The Burwood and District Historical Society acknowledges the original inhabitants of the area, the Dharug-speaking Wangal clan, whose land stretched along the southern shore of the Parramatta River from Darling Harbour to Parramatta and south to the Cooks River. The Society was formed in 1978 to preserve the heritage of Burwood, NSW, Australia. Our aims are:
  • To encourage the study of our history and heritage, both of the Burwood District and Australia.
  • To promote the local heritage by encouraging members of the community to preserve and enhance aspects of our environment for ourselves and future generations.
  • To carry out and assist research and education to broaden the knowledge of local history and conservation.
  • To facilitate the collection, preservation and display of historical documents, photos and other materials.
  • To organise activities to attract and motivate members, raise funds and further our objectives.
  • To identify and work for the conservation of buildings, landmarks and our natural environment important for our cultural past, present and future.
  • To co-operate with other community groups and organisations and advise authorities on matters relating to our objectives.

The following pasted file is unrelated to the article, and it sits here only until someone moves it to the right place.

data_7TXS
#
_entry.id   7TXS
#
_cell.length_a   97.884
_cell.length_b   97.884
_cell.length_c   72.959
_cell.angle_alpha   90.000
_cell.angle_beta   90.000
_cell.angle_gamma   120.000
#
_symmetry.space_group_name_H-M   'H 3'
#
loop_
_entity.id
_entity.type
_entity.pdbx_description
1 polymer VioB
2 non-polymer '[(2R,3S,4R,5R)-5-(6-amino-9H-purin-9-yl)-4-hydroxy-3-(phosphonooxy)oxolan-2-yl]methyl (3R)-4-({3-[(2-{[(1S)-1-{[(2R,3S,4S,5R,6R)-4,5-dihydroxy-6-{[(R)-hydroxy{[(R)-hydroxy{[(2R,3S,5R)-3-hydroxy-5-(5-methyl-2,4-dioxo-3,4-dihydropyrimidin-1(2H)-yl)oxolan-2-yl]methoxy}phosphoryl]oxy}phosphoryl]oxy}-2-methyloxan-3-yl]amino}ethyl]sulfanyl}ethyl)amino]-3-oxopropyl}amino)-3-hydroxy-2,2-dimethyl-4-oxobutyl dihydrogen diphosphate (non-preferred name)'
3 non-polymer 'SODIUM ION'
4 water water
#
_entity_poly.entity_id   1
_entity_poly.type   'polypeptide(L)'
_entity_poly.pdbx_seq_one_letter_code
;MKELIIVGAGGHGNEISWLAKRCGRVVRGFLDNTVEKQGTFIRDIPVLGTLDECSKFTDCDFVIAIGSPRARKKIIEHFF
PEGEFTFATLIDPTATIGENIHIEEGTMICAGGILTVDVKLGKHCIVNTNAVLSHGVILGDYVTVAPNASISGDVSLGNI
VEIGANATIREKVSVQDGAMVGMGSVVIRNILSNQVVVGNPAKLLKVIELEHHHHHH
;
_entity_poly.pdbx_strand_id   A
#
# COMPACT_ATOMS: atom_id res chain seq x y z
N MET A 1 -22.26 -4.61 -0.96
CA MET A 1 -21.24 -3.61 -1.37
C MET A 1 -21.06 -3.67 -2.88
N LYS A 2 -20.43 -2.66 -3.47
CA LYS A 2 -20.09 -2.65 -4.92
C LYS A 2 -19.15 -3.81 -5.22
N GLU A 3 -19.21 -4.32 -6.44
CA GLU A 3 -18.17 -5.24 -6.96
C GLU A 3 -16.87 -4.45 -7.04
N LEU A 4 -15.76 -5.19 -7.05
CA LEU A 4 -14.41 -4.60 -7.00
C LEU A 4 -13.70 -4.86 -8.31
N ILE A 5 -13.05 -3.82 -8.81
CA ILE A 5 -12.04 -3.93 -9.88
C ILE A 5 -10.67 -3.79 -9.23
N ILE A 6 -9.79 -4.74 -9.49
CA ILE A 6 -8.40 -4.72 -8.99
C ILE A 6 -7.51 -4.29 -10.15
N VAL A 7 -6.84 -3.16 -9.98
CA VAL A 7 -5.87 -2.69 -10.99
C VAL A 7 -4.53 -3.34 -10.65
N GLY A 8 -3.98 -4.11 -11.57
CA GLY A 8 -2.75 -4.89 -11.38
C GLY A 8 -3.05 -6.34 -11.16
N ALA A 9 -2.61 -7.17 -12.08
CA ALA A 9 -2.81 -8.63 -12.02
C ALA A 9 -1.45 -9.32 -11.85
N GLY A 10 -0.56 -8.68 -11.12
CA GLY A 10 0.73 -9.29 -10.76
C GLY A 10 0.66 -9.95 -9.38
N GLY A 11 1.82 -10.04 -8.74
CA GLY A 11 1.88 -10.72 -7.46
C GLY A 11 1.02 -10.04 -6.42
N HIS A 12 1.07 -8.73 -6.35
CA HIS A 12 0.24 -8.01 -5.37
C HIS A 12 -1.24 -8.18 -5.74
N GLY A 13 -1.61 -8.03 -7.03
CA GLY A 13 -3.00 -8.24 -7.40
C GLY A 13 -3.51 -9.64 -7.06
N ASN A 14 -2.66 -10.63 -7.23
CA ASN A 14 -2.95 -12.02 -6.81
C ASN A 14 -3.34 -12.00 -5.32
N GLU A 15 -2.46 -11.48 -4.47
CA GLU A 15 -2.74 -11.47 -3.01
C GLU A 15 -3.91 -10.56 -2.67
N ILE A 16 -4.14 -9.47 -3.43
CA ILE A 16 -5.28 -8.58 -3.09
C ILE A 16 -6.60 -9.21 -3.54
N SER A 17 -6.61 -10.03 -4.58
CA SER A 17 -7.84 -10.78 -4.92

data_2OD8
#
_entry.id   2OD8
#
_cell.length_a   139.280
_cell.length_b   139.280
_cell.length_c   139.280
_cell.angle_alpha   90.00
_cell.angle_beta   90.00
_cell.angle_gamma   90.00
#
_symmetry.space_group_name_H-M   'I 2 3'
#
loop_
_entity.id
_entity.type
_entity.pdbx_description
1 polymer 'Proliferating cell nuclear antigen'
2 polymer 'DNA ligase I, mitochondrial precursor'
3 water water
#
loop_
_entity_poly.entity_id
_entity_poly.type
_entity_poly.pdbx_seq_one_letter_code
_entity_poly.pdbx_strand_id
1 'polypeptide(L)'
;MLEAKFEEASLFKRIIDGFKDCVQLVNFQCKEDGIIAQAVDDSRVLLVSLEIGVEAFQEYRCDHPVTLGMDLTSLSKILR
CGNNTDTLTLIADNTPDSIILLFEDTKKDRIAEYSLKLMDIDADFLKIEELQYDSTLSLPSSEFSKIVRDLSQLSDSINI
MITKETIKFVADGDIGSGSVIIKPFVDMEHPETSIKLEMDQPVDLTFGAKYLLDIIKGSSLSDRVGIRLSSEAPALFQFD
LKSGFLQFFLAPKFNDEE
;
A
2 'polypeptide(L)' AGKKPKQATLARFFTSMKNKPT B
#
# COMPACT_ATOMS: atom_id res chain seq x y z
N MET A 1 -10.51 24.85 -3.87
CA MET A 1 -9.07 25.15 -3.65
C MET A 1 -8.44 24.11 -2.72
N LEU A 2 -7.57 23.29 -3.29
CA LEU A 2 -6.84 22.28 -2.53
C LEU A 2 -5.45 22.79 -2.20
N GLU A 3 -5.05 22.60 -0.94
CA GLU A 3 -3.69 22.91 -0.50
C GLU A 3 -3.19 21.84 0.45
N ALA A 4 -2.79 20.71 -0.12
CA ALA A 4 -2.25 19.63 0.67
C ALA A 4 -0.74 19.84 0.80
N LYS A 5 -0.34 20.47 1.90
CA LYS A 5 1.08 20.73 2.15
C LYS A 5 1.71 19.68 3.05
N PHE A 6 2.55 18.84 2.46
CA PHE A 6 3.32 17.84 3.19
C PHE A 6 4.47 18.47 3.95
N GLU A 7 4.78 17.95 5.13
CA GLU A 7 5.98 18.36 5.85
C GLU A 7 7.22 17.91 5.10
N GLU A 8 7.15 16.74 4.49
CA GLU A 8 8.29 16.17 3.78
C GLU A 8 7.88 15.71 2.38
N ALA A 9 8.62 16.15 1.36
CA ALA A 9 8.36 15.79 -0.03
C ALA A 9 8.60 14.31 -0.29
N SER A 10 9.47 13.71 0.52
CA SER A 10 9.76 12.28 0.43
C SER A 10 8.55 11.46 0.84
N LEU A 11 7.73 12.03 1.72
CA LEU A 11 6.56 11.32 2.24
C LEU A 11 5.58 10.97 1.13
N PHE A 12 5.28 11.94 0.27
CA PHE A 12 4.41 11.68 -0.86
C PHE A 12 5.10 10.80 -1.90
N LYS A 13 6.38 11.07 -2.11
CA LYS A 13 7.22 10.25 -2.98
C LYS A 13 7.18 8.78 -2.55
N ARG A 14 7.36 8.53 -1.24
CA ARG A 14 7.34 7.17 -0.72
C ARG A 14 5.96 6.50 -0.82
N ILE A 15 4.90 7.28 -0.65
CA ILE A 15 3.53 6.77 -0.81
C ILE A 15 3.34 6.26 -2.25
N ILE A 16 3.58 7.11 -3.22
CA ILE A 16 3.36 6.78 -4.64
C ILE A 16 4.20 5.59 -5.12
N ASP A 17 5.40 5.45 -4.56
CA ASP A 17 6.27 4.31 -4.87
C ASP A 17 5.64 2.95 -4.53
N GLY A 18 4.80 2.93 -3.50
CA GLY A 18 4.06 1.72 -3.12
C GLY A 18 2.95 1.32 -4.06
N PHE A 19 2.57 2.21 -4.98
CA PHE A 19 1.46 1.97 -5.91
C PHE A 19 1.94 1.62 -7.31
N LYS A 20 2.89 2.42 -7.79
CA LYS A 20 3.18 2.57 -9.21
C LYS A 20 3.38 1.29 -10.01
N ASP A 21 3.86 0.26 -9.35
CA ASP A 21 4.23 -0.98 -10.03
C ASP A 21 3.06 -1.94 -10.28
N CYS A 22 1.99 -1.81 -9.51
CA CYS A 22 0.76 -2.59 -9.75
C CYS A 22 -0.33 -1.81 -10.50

The Society is a not-for-profit local community group and meets at 8 pm on the 2nd Wednesday of the month (except for January) at: The George Street Centre, on the corner of George and Elsie Streets, Burwood. The entrance is in George Street, on street level just up from the entrance to the Council car park, where free parking is available after 6:00 pm.

Burwood - Snapshots of Our History

The story of Burwood begins with the original owners of our island nation – the Wangal people from the Eora nation – long before Australia’s convict history and early European settlement from 1788.   

Settlement in the Burwood area began with the building of the road to Parramatta in about 1791.  The Burwood/Concord area was a good overnight resting place for the convict gangs working on the road, as it was about half way between Sydney and Parramatta.

The Government started to give out land grants for farming in this area in the late 18 century to increase the food production for the Colony. These grants were given initially to serving military personnel. One exception was Sarah Nelson, a free settler who arranged her own passage to Sydney in 1791 after her husband, Isaac Nelson, was convicted and sentenced to seven years penal servitude. Sarah was granted 15 acres of land in 1794 for a tiny farm situated on the spot now called Malvern Hill. This farming area gradually developed into the Municipality of Burwood. 

The selection of photos in this brochure tells us a very small part of Burwood’s history. The brochure also includes a map showing the location of the places in the photos, or where they once stood, if you would like to visit the sites. 

We hope you find this interesting and you will want to learn more about Burwood’s past.

Attached are copies of  of the Chinese translated material as a pdf.